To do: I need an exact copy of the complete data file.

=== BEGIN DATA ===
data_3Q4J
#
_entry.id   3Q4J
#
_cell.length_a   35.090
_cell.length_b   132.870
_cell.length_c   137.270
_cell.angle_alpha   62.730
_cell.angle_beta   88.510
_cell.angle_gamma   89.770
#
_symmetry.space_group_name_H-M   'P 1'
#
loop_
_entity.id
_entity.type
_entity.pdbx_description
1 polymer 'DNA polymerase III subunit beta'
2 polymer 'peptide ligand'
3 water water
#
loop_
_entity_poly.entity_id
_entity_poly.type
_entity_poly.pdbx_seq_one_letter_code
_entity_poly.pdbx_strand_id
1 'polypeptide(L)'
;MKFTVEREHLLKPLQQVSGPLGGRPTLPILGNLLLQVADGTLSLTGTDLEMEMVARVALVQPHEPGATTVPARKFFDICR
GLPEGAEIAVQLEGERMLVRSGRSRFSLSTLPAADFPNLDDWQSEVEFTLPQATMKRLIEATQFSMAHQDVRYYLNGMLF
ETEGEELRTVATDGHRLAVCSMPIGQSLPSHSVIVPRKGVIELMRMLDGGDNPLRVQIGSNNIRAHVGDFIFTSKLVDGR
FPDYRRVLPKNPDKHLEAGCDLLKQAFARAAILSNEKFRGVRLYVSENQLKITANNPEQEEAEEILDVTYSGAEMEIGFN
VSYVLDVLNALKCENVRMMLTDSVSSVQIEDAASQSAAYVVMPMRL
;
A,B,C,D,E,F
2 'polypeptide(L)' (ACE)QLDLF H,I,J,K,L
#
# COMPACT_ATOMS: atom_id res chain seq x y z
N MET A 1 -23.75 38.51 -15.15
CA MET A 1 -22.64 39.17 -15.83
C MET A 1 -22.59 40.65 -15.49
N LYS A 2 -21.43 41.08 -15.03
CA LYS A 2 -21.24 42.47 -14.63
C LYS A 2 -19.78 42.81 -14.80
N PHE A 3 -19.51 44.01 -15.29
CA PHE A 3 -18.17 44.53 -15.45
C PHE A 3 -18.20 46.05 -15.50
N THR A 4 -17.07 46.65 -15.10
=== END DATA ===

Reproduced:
data_3Q4J
#
_entry.id   3Q4J
#
_cell.length_a   35.090
_cell.length_b   132.870
_cell.length_c   137.270
_cell.angle_alpha   62.730
_cell.angle_beta   88.510
_cell.angle_gamma   89.770
#
_symmetry.space_group_name_H-M   'P 1'
#
loop_
_entity.id
_entity.type
_entity.pdbx_description
1 polymer 'DNA polymerase III subunit beta'
2 polymer 'peptide ligand'
3 water water
#
loop_
_entity_poly.entity_id
_entity_poly.type
_entity_poly.pdbx_seq_one_letter_code
_entity_poly.pdbx_strand_id
1 'polypeptide(L)'
;MKFTVEREHLLKPLQQVSGPLGGRPTLPILGNLLLQVADGTLSLTGTDLEMEMVARVALVQPHEPGATTVPARKFFDICR
GLPEGAEIAVQLEGERMLVRSGRSRFSLSTLPAADFPNLDDWQSEVEFTLPQATMKRLIEATQFSMAHQDVRYYLNGMLF
ETEGEELRTVATDGHRLAVCSMPIGQSLPSHSVIVPRKGVIELMRMLDGGDNPLRVQIGSNNIRAHVGDFIFTSKLVDGR
FPDYRRVLPKNPDKHLEAGCDLLKQAFARAAILSNEKFRGVRLYVSENQLKITANNPEQEEAEEILDVTYSGAEMEIGFN
VSYVLDVLNALKCENVRMMLTDSVSSVQIEDAASQSAAYVVMPMRL
;
A,B,C,D,E,F
2 'polypeptide(L)' (ACE)QLDLF H,I,J,K,L
#
# COMPACT_ATOMS: atom_id res chain seq x y z
N MET A 1 -23.75 38.51 -15.15
CA MET A 1 -22.64 39.17 -15.83
C MET A 1 -22.59 40.65 -15.49
N LYS A 2 -21.43 41.08 -15.03
CA LYS A 2 -21.24 42.47 -14.63
C LYS A 2 -19.78 42.81 -14.80
N PHE A 3 -19.51 44.01 -15.29
CA PHE A 3 -18.17 44.53 -15.45
C PHE A 3 -18.20 46.05 -15.50
N THR A 4 -17.07 46.65 -15.10